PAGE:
Singalong Cursive Handwriting

A fun little tracing app with catchy songs and different levels – this is for teaching pre-cursive letter formation.

Writing Wizard

This is a really funky app with very engaging visuals. Lots of settings to practise letters and words. They do a cursive version too.


No letter formation practise but great for recognition and hearing sounds. There are loads of other paid for alphablocks apps and the TV programmes are fab if you want some help with phonics.


If you do want to buy some letters and numbers to use at home here are some we like. Lots of shops sell letter and number formation wipe clean books which can be great if your child likes these. Remember to check which sort of letter formation the school teaches so you can match this.

Tactile letters

A great little set to use in everyday play. Check our our instagram videos for some ideas!

Lowecase Sand Moulds

A lovely little set to use in sand, soil, playdough etc. Trace the shapes, fill the moulds, great for indoors and out!

Playfoam numbers set

I love playfoam, heres a little set to form numbers which is really practical. They do a letters set too which is capitals.

Hopefully this has helped out with some knowledge about handwriting development and ideas to help at home. Check us out on instagram, facebook and pinterest for more!

Blending and Segmenting

Blending and Segmenting


Breaking down words into their sounds (segmenting)

Combining sounds to read words (blending)

Blending is a technical term used by teachers when they are teaching your child early reading skills. During a phonics session, your child will initially learn single sounds relating to a single letter (or grapheme). They will learn, according to what phonics scheme your child’s school follows, a sequence of sounds and when they have learnt enough of these sounds, will be taught to combine them or push them together in order to read short words. Sounds tricky hey? It’s painful! Blending can take a while for a child to master and the key to success is to encourage your child to keep practising their sounds and slowly they will learn to blend them. The trick is, again, to feel confident with the sounds that the children are reading so you can help them blend or combine them to read a word. Watch out for those tricky words though!!

Our top tip with blending with your child when you are reading at home is just to be extremely patient. Let them have a go before you tell them the correct pronunciation! It can take a while to even read a page when children are learning this skill but just doing a little at home can help boost your child’s confidence.  If your child has made a mistake or is struggling with a word- perhaps read the sounds out for them and ask them to blend them together. Let them get it wrong and let them work out that they’ve done it wrong.

Alphablocks is just fantastic! Check out this video that demonstrates the blending process.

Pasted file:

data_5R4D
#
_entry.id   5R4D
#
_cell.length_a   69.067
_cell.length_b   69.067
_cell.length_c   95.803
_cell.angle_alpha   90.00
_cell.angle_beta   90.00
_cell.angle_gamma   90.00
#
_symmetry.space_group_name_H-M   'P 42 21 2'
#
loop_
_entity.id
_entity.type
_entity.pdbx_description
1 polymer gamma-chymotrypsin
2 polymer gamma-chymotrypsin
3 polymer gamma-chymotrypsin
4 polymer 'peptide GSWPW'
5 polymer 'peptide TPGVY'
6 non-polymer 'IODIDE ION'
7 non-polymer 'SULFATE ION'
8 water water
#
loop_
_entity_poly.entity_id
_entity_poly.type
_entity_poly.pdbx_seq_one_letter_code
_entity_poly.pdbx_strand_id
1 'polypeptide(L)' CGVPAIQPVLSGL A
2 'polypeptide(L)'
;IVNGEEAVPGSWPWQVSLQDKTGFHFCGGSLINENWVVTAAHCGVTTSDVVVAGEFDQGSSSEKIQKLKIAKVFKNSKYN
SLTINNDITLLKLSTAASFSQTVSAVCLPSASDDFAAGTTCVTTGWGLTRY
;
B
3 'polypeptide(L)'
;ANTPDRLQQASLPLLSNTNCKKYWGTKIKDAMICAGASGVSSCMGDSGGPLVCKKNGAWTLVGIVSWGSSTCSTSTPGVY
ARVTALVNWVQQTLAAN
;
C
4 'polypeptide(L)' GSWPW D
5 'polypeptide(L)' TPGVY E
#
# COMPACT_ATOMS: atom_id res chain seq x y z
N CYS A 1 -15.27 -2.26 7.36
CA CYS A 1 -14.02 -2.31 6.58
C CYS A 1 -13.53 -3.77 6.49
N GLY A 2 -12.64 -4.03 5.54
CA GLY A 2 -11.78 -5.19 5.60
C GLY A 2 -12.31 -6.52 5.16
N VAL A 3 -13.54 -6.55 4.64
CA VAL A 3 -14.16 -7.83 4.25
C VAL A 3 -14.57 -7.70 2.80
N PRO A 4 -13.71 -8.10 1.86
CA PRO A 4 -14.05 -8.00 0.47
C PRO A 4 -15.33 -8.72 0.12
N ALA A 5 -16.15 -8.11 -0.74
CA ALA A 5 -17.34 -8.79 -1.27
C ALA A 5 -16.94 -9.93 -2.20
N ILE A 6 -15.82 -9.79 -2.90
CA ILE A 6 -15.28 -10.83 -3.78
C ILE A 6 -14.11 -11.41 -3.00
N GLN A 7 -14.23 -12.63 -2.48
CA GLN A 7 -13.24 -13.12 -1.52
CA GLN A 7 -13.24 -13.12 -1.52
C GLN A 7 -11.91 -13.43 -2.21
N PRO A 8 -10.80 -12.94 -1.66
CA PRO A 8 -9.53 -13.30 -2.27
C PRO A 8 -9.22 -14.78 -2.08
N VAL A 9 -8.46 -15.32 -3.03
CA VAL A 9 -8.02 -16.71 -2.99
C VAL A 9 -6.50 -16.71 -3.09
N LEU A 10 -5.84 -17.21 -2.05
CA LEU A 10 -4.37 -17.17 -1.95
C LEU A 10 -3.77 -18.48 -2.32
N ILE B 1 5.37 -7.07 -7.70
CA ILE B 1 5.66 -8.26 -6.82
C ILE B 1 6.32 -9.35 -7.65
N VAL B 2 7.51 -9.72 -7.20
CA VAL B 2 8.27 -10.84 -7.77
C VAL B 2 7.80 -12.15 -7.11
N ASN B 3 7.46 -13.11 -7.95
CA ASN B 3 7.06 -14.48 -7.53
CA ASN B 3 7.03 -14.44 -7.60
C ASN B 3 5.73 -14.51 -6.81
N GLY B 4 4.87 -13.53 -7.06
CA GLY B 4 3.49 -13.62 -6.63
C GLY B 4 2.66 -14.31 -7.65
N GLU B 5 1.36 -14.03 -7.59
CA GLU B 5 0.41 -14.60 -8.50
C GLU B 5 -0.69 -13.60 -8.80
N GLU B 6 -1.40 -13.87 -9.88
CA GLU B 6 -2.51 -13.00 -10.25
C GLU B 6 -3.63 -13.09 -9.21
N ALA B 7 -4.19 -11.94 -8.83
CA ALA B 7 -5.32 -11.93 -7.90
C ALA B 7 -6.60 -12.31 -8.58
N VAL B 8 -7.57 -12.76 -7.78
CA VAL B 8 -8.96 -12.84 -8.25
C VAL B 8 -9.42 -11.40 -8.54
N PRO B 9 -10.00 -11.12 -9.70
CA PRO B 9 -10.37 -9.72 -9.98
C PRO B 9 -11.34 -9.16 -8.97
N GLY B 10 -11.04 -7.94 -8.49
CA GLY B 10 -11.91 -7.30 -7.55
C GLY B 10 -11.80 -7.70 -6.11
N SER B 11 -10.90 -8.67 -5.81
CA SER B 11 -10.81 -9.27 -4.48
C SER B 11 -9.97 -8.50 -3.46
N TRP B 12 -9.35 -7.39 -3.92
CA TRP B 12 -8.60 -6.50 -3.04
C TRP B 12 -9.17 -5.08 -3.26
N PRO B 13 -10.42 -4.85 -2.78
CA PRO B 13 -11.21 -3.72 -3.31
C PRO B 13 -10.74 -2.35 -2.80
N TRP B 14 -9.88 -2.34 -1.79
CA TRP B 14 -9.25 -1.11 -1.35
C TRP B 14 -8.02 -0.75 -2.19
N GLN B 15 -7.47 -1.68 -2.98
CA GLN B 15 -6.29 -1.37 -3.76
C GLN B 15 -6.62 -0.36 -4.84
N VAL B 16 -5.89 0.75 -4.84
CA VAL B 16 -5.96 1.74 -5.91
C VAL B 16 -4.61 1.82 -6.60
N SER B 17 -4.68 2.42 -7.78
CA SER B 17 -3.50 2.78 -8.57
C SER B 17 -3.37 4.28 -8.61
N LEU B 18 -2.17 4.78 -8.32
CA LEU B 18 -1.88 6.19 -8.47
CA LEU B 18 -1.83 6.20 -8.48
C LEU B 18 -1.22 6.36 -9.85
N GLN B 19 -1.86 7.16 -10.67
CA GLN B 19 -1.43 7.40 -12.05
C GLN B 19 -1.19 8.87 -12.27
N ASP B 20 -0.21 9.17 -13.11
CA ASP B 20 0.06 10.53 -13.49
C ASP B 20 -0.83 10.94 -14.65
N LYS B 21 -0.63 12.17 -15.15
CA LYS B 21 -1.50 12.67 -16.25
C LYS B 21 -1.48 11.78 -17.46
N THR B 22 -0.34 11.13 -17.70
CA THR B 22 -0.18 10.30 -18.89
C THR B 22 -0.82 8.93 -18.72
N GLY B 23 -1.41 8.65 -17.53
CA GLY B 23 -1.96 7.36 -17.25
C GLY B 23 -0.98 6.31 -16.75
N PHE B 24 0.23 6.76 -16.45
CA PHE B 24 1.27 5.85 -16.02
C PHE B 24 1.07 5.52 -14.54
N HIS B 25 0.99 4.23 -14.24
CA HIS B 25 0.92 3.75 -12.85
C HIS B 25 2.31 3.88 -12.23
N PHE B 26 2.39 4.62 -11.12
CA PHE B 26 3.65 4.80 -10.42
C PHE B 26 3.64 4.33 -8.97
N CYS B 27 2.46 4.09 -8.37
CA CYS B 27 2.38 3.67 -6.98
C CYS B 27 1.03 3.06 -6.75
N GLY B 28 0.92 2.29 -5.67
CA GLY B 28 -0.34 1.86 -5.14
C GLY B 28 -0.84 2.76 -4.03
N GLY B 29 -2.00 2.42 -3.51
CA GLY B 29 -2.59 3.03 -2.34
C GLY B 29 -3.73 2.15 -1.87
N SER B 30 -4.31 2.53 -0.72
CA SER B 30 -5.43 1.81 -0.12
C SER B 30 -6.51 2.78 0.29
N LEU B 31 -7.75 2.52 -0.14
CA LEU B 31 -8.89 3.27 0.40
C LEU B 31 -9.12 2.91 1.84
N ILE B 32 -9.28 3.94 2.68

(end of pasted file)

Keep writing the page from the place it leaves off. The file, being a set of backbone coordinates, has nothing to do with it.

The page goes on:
A selection of online games to support Blending

These games work well laptop or desktop but may not be phone or tablet friendly, sorry!

The read with phonics website has some brilliant games and works on your phone and tablet. To play all of them you need to pay an upfront cost (currently £7.99 but I’d say worth it for some great content if you like online games. The ‘build a phonics word’ game models blending really clearly!

Segmenting- funnily enough- is the exact opposite.  Children will need to learn how to do this in order to spell and subsequently write sentences. Your child will need to hear the sounds within a word and then break these sounds down and put them in the right order. Again, sounds outrageously complicated and it is really tricky, but through practise your child will grasp this quite easily. 

 During my daily phonics sessions I often say a CVC word and then ask the children to break it down into the first sound that they can hear when the word is said out loud, then the last sound that they can hear in the word and then – when they are ready- the middle sound. It is a gradual process and for those children that are new to reception you might want to just focus on the first sounds that they can hear when you say words. Have a practise when you are out and about; spot animals and see if you can work together to find out what sound is at the beginning of their name.

Towards the end of the reception your child will be asked to segment words when they are writing and match these sounds to their corresponding graphemes and this is the strategy that they will learn as they move through the school.


Here is a selection of online games to support Segmenting

Forest Phonics is mobile friendly!

The ‘teach your monster to read’ website (links below) has some great content too. Free access to a certain amount is in the teacher area. The songs are really catchy and help with remembering those letter sounds. The mini games have several options for blending and segmenting and it’s all mobile friendly!

Tricky Words

Tricky Words

To put it simply these are words that DO NOT sound out.

Want to know more?

 These badboys do not ‘sound out’ (yeh, so everything we’ve been previously telling you about systematically sounding out…it’s not necessarily true!) so you can’t rely on simple blending or segmenting to get these ones right.

How do our children get taught these? Well, they just have to learn them! Harsh, we know. Not only do they have to learn individual sounds and then recognise these sounds within a word and THEN blend them, they also need to spot and remember WHOLE words known as tricky words. Full on for any adult, let alone a 5 year old!

Oh and to throw another spanner in the works- your child may know these as ‘common exception words’ – it means the same thing just different terminology!

Your child should learn these words alongside their sounds during their phonics sessions. These will be taught from Reception and are split into different Phases and again increase in difficulty as your child progresses through school. It is useful to know these words when reading with your child so that you do not try to sound them out (as they don’t follow the rules).